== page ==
Slovakia country profile
- 5 January 2017
- From the section Europe
Right at the heart of Europe and with a history intertwined with that of its neighbours, Slovakia has proudly preserved its own language and distinct cultural traditions.
It was part of Czechoslovakia until the "velvet divorce" in January 1993.
Having uncoupled itself from its western neighbour, Slovakia at first struggled to prove itself as an independent democracy, but by the time of the twentieth anniversary of the "velvet divorce" in January 2013, it had come to be seen as one of Europe's biggest success stories.
Slovakia joined the EU in 2004 and the eurozone in 2009. Its forces have taken part in the Nato-led operation in Afghanistan, and in peacekeeping duties in Kosovo.
Slovakia has a significant Romany population which suffers disproportionately high levels of poverty and social deprivation.
Population 5.5 million
Area 49,033 sq km (18,932 sq miles)
Major language Slovak
Major religion Christianity
Life expectancy 72 years (men), 80 years (women)
President: Andrej Kiska
Philanthropist and former businessman Andrej Kiska (pictured right) was elected president in 2014.
He won a run-off election against the country's social democratic prime minister, Robert Fico, whose defeat was considered highly significant: if he had become head of state, his party would have controlled the presidency as well as the government.
Mr Kiska campaigned on the need to have a healthy balance of power between the president and the cabinet, and called for a strengthening of the independence of the judiciary where the president appoints important personnel.
The presidency is largely ceremonial, but the president has the power to pick the prime minister, appoint Constitutional Court judges and veto laws. A parliamentary majority can override vetoes.
Prime minister: Robert Fico
Robert Fico (above left) was asked to form a new coalition government after his party won the most seats in the parliamentary election in March 2016 .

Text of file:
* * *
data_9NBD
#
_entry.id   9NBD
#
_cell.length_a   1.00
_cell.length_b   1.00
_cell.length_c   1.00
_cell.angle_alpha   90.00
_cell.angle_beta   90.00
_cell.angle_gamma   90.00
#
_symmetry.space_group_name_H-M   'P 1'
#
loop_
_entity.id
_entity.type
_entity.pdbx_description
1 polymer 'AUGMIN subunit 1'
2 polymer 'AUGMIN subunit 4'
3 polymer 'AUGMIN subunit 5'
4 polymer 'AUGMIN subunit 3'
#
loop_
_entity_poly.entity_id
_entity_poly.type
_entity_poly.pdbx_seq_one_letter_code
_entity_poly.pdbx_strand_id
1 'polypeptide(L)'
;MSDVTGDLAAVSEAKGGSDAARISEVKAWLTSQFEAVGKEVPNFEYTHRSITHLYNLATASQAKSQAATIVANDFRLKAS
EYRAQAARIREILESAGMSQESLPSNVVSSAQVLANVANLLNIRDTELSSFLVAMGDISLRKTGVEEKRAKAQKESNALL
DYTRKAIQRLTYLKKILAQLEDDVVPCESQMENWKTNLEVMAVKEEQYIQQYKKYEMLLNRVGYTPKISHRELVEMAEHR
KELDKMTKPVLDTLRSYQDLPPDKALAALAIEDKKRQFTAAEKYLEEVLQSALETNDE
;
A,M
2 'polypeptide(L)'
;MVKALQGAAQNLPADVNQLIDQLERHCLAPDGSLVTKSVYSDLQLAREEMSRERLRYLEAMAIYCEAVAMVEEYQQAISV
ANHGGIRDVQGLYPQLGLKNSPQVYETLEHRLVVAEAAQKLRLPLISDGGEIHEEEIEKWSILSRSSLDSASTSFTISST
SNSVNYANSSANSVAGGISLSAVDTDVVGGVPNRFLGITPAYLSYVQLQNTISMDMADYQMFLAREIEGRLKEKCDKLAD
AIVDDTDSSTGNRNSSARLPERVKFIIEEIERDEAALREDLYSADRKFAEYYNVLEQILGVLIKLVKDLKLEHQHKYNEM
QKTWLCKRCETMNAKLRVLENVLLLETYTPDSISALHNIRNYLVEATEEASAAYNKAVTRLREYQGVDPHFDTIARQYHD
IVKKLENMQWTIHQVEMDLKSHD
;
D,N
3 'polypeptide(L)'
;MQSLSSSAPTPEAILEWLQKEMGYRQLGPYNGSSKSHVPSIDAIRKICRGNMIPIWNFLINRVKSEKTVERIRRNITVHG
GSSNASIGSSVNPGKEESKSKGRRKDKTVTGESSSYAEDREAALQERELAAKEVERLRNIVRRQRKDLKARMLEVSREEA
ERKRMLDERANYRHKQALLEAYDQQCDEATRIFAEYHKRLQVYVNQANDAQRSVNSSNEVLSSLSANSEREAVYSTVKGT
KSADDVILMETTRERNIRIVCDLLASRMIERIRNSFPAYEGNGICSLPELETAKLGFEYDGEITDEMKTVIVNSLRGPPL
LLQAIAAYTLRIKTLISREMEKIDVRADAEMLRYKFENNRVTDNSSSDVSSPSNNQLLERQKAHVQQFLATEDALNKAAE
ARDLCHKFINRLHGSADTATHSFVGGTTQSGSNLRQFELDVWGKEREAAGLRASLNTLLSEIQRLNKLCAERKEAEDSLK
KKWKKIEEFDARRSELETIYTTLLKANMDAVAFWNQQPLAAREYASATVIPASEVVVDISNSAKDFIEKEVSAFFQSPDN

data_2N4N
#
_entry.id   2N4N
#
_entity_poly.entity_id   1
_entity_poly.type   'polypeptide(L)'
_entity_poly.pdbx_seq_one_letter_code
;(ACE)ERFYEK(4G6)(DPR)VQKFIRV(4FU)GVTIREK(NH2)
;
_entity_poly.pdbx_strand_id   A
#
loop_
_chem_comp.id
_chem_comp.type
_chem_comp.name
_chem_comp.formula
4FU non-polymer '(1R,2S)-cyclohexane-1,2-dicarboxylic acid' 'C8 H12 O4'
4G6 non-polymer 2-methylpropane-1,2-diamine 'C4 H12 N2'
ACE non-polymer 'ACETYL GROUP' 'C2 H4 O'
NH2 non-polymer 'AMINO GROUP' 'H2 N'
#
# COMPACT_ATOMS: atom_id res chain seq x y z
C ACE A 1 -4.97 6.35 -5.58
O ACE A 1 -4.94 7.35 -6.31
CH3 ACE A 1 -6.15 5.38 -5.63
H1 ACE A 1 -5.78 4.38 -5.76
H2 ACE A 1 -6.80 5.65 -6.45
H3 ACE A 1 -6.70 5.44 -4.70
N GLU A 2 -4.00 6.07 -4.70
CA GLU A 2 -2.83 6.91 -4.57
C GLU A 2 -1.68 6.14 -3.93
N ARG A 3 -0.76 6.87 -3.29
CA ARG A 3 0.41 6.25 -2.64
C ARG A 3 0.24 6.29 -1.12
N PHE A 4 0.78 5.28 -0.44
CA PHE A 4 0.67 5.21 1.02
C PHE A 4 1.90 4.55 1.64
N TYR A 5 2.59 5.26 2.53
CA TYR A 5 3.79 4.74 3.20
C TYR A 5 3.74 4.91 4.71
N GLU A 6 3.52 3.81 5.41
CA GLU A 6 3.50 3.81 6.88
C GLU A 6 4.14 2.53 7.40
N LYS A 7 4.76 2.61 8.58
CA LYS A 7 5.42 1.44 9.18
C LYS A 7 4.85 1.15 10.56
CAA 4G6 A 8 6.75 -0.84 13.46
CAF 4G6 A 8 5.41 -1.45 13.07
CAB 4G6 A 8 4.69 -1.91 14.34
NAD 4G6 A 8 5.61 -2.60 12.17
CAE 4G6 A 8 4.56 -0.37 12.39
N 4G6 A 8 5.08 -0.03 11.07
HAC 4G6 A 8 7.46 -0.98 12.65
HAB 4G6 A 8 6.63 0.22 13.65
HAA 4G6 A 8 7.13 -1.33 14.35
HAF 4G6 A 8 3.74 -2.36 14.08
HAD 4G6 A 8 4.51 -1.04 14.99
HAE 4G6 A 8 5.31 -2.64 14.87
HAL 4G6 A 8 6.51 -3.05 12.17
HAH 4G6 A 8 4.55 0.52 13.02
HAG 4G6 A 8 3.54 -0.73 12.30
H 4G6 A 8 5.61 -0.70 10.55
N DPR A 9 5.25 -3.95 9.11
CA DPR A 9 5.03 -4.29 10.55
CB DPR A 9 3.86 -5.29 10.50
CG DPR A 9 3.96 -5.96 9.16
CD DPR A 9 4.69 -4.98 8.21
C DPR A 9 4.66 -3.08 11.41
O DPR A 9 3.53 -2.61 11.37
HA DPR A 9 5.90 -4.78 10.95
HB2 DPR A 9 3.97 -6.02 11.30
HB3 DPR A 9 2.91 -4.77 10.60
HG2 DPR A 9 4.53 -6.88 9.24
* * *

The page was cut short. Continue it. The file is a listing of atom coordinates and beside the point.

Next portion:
He had already served as prime minister since April 2012.
A left-wing deputy in the Slovak parliament since 1992, and a former member of the Communist party, he had previously served as deputy chairman of the Party of the Democratic Left (SDL).
He left the SDL in 1999 to establish Direction (Smer), which later merged with other parties to become Smer-Social Democracy.
He first became prime minister in July 2006 and held the post until July 2010. Although Smer-SD won the most seats in the June 2010 election, he was unable to form a government and went into opposition. Smer-SD won a landslide victory in the March 2012 election, becoming the first party since independence to win an outright majority in parliament.
With two powerful domestic financial groups now owning, either directly or indirectly, the majority of media outlets, fears of potential political pressure have increased.
In particular, "oligarchisation" is seen as having a negative impact on domestic investigative journalism.
Television and radio remain the most popular media.
Some key dates in the history of Slovakia:
1918-1992 - Republic of Czechoslovakia includes Czech, Slovak and Ruthenian lands. The "velvet divorce" results in two independent countries, the Czech Republic and Slovakia.
2004 - Slovakia joins Nato and European Union.
2009 - Slovakia adopts the euro.